- Public Relations
Art Markman's Harvard Business Review blog on the need for products to communicate properly with end users is spot on.
Cleverly entitled 'Develop Products that Communicate Effectively,' Markman's piece argues that people will only use products that are 'easy to communicate with.' Elevators are one example. The light button tells us an elevator is coming. And the 'door close' symbol tells us how to 'get the show on the road,' so to speak. Shampoo is another product that communicates effortlessly with its customer. Its thick lather (which Markman says is sodium lauryl sulfate; who knew?) alerts us that we've put enough shampoo in our hair and can put the bottle down. Simple but effective.
Dental floss is the exact opposite. Unlike toothpaste, which provides a clean feeling on the surface of the teeth, floss doesn't really create an immediate communication (except, perhaps, to dislodge that pesky kernel of corn). As a result, says Markman, almost everyone brushes their teeth daily but fewer people floss regularly (for the record, I do both and gargle with mouthwash. So there.).
While it's written for an IDEO-type product designer, the blog prompted two visceral responses on my part:
1.) PR should be involved in the communication part of product communications. By that, I mean we should have a seat at the same table as engineers, architects, designers, artists and techies when they gather to create the next big thing. Our presence is important for two reasons:
a) We (should) have an intuitive sense which products are, in fact, communicating with end users.
b) Unlike your average product designer, we instinctively know that benefits trump features every day of the week. And, when it comes to generating buzz for a new product, it's not about the shiny new bell or whistle but, rather, how the product enhances its purchaser's lifestyle.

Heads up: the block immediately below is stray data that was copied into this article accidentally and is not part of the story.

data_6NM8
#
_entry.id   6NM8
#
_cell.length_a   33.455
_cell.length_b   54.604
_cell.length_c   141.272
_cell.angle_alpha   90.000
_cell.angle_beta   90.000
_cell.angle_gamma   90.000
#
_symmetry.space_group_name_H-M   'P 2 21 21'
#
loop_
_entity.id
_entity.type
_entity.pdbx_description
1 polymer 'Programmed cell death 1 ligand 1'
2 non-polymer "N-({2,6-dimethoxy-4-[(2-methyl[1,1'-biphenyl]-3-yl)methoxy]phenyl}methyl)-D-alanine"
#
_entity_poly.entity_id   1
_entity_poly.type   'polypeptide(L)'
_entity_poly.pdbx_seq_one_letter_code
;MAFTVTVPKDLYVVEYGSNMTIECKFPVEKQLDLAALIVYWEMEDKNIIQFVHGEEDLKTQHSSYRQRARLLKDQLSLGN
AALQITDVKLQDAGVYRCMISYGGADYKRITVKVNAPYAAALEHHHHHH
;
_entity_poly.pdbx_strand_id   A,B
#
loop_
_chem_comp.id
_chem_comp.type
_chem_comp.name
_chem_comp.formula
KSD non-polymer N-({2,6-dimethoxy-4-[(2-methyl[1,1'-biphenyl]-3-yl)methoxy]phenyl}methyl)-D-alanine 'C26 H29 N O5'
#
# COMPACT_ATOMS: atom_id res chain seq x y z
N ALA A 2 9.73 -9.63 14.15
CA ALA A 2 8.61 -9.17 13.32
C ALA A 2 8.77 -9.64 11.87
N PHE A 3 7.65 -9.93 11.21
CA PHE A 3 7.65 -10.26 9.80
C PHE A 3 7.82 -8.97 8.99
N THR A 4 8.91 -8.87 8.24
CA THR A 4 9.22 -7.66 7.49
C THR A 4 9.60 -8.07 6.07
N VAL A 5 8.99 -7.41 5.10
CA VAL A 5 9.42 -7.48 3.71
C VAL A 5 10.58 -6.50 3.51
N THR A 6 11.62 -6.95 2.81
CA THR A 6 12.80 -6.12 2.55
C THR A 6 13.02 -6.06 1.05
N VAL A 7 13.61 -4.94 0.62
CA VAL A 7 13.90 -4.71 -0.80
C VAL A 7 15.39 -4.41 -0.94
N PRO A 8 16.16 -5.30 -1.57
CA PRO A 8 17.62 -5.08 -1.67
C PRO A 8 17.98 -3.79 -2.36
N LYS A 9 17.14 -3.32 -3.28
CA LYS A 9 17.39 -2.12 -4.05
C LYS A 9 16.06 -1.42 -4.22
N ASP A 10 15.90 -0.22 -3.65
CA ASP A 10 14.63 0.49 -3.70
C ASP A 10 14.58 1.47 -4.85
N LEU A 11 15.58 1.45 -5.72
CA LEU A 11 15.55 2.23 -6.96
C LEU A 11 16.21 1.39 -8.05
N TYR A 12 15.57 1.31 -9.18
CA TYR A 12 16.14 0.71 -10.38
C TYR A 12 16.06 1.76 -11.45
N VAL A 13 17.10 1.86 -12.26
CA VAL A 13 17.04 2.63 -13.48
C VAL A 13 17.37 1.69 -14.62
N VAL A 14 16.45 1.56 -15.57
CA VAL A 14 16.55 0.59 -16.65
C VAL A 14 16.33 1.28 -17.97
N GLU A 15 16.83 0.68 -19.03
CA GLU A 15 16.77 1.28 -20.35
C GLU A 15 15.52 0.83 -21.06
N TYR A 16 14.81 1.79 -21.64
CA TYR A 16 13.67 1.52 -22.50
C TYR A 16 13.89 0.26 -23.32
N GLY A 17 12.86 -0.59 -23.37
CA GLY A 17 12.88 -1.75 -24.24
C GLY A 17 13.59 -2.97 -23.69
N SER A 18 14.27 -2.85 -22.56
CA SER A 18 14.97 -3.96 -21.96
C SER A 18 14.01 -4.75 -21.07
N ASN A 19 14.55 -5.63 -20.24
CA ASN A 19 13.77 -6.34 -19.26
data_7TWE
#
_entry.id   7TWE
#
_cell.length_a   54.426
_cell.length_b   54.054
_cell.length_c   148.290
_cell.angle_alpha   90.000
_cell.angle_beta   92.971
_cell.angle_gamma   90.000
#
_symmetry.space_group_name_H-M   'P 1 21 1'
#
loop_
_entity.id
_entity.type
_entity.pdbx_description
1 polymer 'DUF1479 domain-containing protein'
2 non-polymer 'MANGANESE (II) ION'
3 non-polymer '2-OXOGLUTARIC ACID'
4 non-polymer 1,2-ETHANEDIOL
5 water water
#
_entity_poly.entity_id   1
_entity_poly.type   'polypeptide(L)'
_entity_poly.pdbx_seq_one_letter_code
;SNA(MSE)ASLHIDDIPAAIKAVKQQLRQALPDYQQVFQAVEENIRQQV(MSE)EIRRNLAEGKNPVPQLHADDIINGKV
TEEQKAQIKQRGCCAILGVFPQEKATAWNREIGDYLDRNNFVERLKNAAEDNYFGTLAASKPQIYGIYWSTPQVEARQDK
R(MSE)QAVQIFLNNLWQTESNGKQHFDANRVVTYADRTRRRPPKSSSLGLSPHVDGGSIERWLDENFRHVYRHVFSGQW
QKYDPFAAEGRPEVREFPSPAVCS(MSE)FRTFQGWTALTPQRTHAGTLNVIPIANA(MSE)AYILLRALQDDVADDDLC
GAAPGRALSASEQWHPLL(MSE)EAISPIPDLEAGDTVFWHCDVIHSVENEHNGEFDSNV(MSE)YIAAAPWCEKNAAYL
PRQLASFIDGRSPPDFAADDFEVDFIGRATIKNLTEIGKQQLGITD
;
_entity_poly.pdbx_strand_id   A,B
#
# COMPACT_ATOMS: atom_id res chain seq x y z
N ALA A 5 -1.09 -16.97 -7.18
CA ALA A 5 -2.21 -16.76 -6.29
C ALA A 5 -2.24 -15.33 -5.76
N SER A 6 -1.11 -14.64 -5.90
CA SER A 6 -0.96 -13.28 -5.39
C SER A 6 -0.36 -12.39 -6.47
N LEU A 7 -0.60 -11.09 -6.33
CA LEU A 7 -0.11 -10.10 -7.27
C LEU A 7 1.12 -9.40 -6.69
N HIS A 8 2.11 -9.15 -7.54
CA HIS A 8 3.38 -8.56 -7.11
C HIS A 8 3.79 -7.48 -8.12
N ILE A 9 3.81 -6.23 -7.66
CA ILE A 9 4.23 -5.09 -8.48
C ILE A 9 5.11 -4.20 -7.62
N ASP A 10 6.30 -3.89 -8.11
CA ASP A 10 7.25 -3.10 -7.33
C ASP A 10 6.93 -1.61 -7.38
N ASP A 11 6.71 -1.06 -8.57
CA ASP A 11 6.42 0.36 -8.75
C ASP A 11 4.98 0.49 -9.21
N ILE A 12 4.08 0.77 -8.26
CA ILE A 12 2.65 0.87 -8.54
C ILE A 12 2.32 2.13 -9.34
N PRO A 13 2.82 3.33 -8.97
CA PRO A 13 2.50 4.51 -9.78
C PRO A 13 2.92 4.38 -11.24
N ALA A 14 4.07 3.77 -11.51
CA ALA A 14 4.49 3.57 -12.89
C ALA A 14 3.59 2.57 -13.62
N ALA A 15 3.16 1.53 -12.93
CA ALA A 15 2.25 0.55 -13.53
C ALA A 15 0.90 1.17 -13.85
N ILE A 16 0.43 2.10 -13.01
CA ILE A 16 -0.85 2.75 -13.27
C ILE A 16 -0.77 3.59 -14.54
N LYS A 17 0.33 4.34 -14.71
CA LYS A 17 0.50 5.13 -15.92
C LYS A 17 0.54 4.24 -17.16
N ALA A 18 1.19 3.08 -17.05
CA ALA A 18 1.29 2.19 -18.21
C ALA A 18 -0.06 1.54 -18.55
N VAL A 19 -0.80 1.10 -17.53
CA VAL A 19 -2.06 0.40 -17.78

But, when's the last time you, or anyone on your team, was invited to brainstorm on product creation? Typically, we're shown the product, provided with a list of features and benefits and ordered to go forth and tell the world. That's inside-out, top-down, old-school thinking.
2.) PR should be immersed in what I call the 'experience' of any important, new product before it ever sees the light of day. Again, because of our intuitive DNA, we'll see and experience the product with a different lens than, say, a focus group or online survey sampling would.
At Peppercom, we've become deeply involved in experiencing our clients' online and offline brands, products and services and have uncovered numerous flaws that, if we'd been involved as the product was being created and tested, could have been avoided.
I love the myriad ways in which the public relations field is spreading its wings. But, we shouldn't be so totally obsessed with gaining the proverbial seat at the C-suite table. We belong at other tables as well. A smart and strategic PR executive and her team can make a HUGE difference in helping create a product that correctly communicates with customers from day one.
I'd say more, but I need to brush my teeth and shampoo my hair so I look good riding the elevator.
As early as the 1990s, the IABC Excellence Study has presented empirical evidence, which shows …
Paul Holmes, the Brit who came to the US to edit a PR publication and stayed to become a major force…
Early in August, two friends of Page Society, Frank Ovaitt, the president and CEO of the Institute f…